Rochelle salt

Rochelle salt It is a water-soluble and slightly alcohol- soluble salt that has the property of double refraction (like Iceland spar). It is one of the components of Fehling’s liquor that is used to test the reducing power of sugars. It is also called the salt of Pierre Seignette, named after a pharmacist from Rochelle who synthesized it in 1675.


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  • 1 Chemical composition
  • 2 Physical properties
  • 3 Applications
  • 4 Storage
  • 5 Source

Chemical composition

  • The chemical composition is that of a sodium and potassium tartrate:

KNa (C 4 H 4 O 6) · 4H 2 O

  • Molecular Weight: 282.23
  • Description: colorless crystals, white powder
  • Merck Index Number: 6381-59-5


Physical properties

  • Melting Point: 70º-80ºC
  • Solubility in water: 73 g. Rochelle salt / 100g of water at 20ºC. Practically insoluble in alcohol.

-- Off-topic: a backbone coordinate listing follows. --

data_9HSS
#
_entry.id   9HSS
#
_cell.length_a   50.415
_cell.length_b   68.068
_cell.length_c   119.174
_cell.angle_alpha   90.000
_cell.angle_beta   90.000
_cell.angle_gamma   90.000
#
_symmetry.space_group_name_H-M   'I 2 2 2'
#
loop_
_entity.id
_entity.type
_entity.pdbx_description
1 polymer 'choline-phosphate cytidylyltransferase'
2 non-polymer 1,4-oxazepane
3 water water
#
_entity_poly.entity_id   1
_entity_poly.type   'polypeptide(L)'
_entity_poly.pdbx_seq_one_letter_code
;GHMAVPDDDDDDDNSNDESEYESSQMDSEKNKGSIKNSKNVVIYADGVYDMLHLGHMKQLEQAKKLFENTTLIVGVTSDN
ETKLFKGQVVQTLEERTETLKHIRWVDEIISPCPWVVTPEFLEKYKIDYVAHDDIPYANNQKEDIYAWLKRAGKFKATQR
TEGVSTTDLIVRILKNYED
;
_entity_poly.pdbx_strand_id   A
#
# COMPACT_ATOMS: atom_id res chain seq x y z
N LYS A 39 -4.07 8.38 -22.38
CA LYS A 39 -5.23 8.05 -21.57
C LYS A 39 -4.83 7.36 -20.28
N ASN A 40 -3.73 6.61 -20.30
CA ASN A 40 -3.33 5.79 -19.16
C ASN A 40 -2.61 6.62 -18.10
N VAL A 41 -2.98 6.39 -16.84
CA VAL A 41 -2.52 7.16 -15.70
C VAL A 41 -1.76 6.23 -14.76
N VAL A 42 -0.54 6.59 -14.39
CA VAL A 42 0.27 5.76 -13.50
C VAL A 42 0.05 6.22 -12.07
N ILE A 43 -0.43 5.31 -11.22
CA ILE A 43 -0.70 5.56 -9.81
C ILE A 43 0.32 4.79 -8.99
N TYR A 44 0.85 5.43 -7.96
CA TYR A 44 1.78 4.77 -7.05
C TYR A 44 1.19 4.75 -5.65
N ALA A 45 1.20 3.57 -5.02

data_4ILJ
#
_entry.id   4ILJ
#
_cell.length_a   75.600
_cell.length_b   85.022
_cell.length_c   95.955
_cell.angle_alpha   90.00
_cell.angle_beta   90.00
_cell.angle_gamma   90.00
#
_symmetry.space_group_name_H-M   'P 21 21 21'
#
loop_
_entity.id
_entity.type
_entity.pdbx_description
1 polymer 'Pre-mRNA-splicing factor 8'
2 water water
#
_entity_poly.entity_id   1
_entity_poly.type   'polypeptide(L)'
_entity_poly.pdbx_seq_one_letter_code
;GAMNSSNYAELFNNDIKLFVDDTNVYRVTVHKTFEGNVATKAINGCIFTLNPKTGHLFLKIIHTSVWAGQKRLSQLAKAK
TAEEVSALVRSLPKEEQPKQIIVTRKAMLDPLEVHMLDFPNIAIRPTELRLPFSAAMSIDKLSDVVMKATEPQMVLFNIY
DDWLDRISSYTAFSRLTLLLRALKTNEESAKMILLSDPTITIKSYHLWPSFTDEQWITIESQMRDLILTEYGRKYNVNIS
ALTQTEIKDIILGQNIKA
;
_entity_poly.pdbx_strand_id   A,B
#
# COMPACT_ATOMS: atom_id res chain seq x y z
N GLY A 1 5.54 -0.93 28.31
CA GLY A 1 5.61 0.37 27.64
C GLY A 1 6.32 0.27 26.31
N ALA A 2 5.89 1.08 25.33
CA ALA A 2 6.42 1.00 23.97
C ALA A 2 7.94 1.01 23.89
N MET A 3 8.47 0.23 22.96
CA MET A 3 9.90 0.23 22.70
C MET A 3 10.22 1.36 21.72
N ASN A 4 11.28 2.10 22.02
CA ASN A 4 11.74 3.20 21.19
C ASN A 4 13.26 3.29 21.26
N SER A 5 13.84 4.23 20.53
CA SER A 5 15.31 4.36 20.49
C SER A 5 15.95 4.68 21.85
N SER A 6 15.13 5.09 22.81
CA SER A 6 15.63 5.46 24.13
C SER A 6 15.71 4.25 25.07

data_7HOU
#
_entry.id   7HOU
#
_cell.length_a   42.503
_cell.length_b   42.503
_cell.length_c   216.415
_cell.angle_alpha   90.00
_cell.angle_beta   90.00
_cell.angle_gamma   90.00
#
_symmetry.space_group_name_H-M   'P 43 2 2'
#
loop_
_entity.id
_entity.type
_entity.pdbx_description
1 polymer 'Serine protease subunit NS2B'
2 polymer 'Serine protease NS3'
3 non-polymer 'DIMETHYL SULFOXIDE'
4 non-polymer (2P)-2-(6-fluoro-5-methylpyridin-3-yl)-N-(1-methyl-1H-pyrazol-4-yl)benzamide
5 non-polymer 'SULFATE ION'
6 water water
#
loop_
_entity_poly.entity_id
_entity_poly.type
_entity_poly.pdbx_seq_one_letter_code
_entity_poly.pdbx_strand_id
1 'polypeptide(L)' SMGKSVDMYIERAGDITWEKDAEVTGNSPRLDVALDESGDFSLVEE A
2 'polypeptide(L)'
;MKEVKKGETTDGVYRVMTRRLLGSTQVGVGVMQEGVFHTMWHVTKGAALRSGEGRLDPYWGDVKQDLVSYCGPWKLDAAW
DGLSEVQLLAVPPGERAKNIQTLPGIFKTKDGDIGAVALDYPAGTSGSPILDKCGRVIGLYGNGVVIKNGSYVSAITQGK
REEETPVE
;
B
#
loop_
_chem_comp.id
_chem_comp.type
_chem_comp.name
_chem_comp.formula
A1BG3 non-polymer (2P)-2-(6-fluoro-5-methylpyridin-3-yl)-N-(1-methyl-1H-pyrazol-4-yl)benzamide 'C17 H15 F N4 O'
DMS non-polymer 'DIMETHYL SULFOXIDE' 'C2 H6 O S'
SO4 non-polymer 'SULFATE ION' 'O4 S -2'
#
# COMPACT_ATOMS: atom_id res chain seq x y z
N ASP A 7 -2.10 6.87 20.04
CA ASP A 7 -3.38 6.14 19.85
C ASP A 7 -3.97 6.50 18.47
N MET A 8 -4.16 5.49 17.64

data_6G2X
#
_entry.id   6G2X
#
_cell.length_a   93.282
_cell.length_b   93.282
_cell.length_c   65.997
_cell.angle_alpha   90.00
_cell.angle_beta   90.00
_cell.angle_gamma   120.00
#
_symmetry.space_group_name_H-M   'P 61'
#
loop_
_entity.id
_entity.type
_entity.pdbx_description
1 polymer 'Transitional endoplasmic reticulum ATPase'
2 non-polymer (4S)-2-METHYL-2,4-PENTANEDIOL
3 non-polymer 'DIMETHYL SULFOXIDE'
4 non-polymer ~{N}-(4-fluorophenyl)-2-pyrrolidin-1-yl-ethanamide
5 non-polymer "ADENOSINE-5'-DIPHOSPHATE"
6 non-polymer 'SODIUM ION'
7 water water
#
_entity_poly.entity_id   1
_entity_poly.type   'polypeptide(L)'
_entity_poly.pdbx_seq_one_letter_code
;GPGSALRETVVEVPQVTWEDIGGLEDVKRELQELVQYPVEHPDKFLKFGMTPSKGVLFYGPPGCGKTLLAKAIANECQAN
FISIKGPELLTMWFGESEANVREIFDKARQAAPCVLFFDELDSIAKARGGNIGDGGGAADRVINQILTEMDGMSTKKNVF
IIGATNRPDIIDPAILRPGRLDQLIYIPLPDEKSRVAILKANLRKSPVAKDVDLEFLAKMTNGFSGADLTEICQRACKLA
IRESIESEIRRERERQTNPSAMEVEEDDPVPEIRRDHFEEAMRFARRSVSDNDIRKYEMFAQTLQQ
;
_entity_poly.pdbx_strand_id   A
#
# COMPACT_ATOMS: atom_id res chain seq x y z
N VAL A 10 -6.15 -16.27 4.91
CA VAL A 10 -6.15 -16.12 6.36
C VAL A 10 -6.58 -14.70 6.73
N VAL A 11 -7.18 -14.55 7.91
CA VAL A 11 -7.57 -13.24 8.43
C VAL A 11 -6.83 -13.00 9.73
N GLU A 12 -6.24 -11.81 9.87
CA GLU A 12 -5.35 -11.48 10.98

• Crystallization system: rhombus shaped prisms


The main fields of use of seignette salt are the following:

  • Electroplating
  • Food Industry (manufacture of pectins and jellies)
  • Pharmaceutical industry
  • Cigarette paper (combustion regulator)
  • Piezoelectricity
  • Metal treatment
  • Gas purification
  • Inks for graphic arts
  • Silver mirror
  • Laboratory reagent
  • Chelating agent to remove aluminum salts, among other metals


The tartaric acid must be kept in an airtight wrapping and stored in a dry place, protected from moisture and under normal temperature. It is a stable compound that does not change over time if these storage conditions are respected. However, according to the regulations, an expiration date of one year is assigned. The product has a tendency to panic; prolonged storage is not recommended, especially for the finest grain sizes.

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